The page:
Father of the Internet Talks About His Child’s Future
Vint Cerf, who is commonly known as the "father of the Internet", has posted an article on the Official Google Blog, as part of their series of experts predicting the future, such as Marissa Mayer did for search and Chad Hurley did for online video. Naturally, Cerf’s topic is the Internet itself.
So where does the father of the Internet see his child progressing over the coming years? Laptops telling you where you left your glasses, and Internet-enabled washing machines. Ok, there’s a little bit more to it than that. He talks about how mobile will become an increasingly important component of the Internet, and how video will become more interactive with more content and ad control given to the consumer.
Cerf’s post has been met with some criticism. "I hesitate to accuse someone as accomplished as Vint Cerf of lacking imagination, but I found his post uninspiring," writes The Noisy Channel. "As he should know better than most, mobile devices are already a major component of the Internet. Greater control of video would be nice, but how about greater control of the world’s information that Google aspires to organize?" Some have even resorted to name-calling as I noticed that someone has been having fun at his expense via his Wikipedia page (though it’s been fixed now).
Where It’s Headed
The video scene is already starting to shift, and his predictions in that realm don’t seem the least bit far-fetched. The part of Cerf’s post I found most interesting was the washing machine part. He’s talking about appliances becoming integrated with the Internet, and even laundry soap becoming available via web service. When I think about Internet Juke boxes and Google being integrated into GPS devices, and Gas pumps, a futuristic web-driven laundromat doesn’t really seem that far-fetched either. Cerf says:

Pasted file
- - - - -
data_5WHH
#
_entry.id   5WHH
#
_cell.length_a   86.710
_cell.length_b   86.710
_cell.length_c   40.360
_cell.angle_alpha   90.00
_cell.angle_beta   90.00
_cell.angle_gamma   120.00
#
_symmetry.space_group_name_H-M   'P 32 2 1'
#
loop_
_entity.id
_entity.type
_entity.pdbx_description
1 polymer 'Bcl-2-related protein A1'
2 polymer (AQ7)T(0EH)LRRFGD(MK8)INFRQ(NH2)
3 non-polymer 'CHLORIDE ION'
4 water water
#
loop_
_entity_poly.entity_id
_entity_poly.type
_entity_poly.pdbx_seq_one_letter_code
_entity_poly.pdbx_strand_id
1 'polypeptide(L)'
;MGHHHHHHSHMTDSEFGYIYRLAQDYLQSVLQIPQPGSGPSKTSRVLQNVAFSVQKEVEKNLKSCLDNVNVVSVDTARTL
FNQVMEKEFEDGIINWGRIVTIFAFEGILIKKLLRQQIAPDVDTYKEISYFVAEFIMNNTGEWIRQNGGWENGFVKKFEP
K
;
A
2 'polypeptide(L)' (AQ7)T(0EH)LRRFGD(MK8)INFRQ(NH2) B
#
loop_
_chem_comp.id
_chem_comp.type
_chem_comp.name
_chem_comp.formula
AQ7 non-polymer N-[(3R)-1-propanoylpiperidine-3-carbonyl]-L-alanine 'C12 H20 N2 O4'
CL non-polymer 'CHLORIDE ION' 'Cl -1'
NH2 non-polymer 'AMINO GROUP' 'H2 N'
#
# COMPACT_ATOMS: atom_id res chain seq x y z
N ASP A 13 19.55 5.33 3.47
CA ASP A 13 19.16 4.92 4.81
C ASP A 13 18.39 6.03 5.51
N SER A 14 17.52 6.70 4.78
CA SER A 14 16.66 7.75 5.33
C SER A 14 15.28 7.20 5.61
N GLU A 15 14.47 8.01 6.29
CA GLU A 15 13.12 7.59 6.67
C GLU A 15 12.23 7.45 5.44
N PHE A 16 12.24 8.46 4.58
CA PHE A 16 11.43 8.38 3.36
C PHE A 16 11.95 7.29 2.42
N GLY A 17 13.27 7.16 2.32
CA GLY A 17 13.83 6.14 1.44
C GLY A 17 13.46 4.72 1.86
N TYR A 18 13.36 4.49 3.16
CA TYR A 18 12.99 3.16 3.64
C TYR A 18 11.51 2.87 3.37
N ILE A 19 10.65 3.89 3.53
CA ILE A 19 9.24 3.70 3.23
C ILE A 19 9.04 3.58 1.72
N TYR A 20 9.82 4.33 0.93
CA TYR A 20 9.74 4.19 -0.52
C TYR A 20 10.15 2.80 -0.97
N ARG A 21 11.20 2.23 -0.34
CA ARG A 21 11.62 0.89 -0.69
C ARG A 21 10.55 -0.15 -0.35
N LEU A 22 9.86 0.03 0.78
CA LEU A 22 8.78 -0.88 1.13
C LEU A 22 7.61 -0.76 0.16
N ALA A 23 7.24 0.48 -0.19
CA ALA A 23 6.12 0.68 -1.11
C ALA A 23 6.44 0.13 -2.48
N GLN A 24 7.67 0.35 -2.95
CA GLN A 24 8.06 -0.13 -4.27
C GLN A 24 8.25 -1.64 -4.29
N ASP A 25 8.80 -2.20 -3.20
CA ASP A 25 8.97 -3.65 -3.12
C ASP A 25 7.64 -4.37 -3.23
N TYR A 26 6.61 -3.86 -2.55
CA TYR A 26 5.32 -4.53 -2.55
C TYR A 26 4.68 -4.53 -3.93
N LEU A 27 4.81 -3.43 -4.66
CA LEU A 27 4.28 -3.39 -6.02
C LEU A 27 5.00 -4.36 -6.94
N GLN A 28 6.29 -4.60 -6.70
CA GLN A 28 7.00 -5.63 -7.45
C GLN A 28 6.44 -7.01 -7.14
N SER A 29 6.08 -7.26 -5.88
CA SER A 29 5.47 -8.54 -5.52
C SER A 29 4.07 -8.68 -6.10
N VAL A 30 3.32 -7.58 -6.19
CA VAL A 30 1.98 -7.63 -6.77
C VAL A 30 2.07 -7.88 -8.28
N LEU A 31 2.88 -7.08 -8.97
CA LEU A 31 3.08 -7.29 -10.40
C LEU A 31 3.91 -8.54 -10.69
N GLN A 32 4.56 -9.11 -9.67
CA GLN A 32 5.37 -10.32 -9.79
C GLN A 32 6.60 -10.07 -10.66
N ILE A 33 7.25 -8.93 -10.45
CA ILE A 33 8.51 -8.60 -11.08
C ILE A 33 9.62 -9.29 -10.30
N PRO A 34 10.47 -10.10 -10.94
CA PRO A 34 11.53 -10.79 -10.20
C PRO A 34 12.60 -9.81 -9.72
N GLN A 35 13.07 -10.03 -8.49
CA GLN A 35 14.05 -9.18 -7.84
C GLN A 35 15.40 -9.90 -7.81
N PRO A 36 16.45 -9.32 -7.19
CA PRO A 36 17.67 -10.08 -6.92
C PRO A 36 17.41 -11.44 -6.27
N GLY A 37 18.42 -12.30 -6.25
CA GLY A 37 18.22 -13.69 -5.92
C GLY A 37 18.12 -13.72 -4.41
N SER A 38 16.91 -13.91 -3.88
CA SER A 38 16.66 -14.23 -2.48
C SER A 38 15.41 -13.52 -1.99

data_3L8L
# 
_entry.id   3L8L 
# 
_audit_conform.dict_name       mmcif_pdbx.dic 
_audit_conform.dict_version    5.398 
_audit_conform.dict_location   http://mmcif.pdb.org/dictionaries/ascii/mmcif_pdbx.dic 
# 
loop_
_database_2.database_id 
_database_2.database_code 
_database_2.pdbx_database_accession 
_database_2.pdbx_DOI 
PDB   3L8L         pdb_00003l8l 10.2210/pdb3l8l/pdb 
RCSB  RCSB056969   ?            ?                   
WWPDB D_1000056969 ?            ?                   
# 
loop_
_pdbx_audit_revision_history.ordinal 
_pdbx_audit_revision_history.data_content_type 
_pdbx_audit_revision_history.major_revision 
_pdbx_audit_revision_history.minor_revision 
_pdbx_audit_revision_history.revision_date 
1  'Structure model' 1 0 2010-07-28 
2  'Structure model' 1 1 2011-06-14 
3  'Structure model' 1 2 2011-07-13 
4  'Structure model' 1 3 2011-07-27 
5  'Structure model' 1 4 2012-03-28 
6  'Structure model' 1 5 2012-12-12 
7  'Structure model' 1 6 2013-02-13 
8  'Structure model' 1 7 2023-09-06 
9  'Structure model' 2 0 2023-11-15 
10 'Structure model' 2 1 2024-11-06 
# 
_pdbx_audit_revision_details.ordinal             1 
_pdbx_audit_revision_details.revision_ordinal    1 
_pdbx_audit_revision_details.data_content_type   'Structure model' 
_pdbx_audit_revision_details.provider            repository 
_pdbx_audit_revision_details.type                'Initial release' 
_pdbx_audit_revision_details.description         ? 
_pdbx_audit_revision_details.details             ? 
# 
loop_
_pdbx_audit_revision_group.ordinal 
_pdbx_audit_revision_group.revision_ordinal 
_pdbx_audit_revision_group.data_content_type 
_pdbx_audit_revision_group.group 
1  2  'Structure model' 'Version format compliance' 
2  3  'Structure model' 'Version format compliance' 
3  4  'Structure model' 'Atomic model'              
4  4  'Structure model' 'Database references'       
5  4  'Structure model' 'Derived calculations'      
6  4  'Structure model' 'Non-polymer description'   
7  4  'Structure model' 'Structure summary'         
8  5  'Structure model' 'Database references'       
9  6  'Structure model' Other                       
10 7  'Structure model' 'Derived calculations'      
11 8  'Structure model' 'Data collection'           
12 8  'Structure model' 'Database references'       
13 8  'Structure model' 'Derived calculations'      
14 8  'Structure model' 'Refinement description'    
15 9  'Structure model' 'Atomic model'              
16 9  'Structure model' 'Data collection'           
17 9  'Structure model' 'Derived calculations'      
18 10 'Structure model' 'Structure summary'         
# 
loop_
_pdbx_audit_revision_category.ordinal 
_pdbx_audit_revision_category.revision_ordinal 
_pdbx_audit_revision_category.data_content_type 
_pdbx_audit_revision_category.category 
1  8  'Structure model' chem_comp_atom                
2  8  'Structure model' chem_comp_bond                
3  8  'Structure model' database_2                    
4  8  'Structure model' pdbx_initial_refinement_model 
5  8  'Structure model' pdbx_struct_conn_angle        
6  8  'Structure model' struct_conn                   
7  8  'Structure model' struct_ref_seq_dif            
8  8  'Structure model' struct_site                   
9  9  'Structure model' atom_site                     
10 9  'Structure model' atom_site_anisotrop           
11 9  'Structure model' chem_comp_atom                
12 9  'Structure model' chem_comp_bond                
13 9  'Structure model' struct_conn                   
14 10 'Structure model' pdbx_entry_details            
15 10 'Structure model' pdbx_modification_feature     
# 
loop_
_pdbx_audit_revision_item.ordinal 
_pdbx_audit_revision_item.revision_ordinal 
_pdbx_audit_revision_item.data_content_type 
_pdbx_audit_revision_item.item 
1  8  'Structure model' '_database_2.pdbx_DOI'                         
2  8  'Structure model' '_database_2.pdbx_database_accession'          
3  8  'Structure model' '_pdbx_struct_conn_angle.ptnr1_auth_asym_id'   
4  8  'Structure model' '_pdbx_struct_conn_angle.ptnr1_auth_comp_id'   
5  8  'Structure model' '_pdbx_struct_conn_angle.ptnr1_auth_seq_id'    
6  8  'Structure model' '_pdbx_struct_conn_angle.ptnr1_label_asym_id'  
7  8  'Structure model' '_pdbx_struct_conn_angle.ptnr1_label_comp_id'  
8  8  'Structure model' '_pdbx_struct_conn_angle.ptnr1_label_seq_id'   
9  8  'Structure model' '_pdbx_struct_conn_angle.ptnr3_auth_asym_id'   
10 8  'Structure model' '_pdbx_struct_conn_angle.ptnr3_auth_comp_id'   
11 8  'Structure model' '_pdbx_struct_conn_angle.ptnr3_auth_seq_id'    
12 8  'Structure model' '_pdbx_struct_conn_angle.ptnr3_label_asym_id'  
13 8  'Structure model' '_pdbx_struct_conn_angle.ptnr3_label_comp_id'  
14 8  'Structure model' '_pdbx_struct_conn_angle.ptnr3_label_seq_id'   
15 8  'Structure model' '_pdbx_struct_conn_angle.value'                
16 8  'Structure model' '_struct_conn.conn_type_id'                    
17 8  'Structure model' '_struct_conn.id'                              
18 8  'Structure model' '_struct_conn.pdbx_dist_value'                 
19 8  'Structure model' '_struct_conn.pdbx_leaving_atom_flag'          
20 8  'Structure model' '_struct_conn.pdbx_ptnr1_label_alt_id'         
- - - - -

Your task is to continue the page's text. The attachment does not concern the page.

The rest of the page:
These are but a few examples of the way in which the Internet will continue to surround and serve us in the future. The flexibility we have seen in the Internet is a consequence of one simple observation: the Internet is essentially a software artifact. As we have learned in the past several decades, software is an endless frontier. There is no limit to what can be programmed. If we can imagine it, there’s a good chance it can be programmed. The Internet of the future will be suffused with software, information, data archives, and populated with devices, appliances, and people who are interacting with and through this rich fabric.
And Google will be there, helping to make sense of it all, helping to organize and make everything accessible and useful.
Some are looking for more unthought-of ideas I suppose, but Cerf is highlighting where he knows the Internet is capable of going, and I don’t see any reason to knock him for it. All of this stuff still seems fairly incredible to me when I consider what the Internet was like ten years ago. Look at how far it has come, and look where it is headed. It’s going to be more integrated with more aspects of daily life, and that is what I believe Cerf is driving at. It’s also got numerous sci-fi movie plot tendencies written all over it.